Supreme Court Term Limits
Continuing a theme of late here at OTB (see here and here), the Kagan discussion reminds me of another reform to the US constitution that I would love to see: changing the term of office of Justices of the Supreme Court. Specifically I would eliminate lifetime tenure and instead institute a single term that would be somewhere in the 10-14 year range. I have not thought through the exact implications of a specific term length, but know that it should be longer than 8 years (i.e., the length or two presidential terms) and that the terms ought to be staggered. The model used to appoint the Board of Governors of the Federal Reserve (14 year terms) might work.
There are several reasons to do this.
- Politics. Since the stakes are so high for a lifetime appointment, the vitriol in the Senate (and in the public write large) can reach a fever pitch. Now, I understand that no matter what the term lengths might be that the politics surrounding a SCOTUS nomination would be significant, but the stakes would be different for a 10 or 14 year nominee than for one that might serve 30+ years. For example, the retiring Justice, John Paul Stevens, was appointed to the Court three and a half decades ago. That’s a long time to give one individual that much power and influence and political opponents have to take these time horizons into account.
- The Age Thing. Following on from the previous point, the incentives are such that presidents have increasingly sought out younger nominees in the hopes of leaving their marks on the court for decades and decades to come. Again, that is a lot of power to give a given president. This also means that highly qualified candidates in their 60s are no longer considered. At a minimum, a fixed term would broaden the pool of acceptable nominees.
- Quality. Not only does the current situation incentivize picking younger candidates, it also incentivizes picking candidates without paper trails. Because the stakes are so high, presidents are incentivized to pick non-controversial nominees, which means not just not picking obvious advocates, but also shying away from candidates that might have rich intellectual/academic records. It seems to me that this is a net negative for the country. Now, this may still be the case with a shorter term, because the stakes would remain quite high for a SCOTUS nominee. Still, it is a very different thing to appoint someone for a decade vice three and a half plus.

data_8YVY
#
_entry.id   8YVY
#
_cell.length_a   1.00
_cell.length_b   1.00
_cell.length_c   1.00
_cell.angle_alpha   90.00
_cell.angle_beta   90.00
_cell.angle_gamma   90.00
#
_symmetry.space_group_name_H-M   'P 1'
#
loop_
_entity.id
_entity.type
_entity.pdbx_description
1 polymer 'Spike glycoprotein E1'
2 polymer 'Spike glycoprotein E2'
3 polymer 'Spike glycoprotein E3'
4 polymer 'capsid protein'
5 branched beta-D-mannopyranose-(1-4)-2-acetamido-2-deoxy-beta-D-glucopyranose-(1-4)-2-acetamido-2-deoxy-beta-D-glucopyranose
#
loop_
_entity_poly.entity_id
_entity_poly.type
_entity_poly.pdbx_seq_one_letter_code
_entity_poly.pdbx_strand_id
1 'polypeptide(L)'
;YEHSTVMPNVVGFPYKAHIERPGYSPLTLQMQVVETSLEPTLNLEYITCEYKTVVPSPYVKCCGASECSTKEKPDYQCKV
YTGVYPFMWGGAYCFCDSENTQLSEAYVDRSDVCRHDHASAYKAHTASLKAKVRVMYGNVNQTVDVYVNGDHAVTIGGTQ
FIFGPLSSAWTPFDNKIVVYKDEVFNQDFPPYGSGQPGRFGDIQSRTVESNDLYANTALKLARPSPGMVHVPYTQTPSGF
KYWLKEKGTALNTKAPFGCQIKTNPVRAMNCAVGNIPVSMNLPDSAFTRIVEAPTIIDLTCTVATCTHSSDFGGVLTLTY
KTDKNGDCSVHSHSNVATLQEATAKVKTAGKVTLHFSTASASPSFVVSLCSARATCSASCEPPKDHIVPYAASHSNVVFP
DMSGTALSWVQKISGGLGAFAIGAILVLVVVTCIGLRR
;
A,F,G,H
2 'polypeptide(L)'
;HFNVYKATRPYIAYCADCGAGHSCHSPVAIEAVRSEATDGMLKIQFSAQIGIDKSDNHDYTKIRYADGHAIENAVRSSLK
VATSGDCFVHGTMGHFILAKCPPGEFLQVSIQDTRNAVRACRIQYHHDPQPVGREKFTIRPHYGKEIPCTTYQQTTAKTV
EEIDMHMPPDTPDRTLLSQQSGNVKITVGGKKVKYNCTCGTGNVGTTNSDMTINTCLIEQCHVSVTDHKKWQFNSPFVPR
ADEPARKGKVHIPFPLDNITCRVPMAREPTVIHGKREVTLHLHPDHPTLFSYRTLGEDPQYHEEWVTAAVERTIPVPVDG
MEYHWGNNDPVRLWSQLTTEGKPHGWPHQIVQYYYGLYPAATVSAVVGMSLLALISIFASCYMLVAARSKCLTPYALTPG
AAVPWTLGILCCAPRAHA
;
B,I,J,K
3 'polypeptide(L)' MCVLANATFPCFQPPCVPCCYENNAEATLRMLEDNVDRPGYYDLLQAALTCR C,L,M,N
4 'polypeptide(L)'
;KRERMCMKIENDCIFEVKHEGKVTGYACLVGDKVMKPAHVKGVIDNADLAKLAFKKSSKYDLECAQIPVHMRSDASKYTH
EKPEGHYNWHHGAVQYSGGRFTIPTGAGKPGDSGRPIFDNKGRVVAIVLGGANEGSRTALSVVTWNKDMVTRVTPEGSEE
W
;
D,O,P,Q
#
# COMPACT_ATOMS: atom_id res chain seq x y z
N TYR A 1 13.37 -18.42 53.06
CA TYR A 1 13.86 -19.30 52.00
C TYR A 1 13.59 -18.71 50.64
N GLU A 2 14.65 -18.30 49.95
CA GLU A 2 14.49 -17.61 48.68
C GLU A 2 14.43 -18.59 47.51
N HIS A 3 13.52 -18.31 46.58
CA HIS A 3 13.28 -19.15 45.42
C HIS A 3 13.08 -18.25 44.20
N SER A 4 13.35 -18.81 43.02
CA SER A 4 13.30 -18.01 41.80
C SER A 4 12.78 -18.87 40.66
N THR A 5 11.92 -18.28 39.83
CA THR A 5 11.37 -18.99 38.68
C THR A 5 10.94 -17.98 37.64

- Power. Does it really make sense to empower an individual in one of nine key political positions for that much time?
UPDATE (James Joyner): Matt Yglesias agrees and adds another pretty good reason:
The most important consideration for the future of American law is not whether Justice Kagan turns out to be more like Breyer or more like Stevens, it’s whether the seventy-four year-old Antonin Scalia can stay in good health until there’s a Republican in the White House. That’s a weird way to run a legal system, especially because the extraordinary difficulty of amending the constitution gives the Supreme Court power that’s very hard to check. What’s more, we might plausibly see in the near future the situation in which an elderly justice begins to suffer from very serious medical problems but refuses to step down because he or she finds the incumbent president ideologically uncongenial.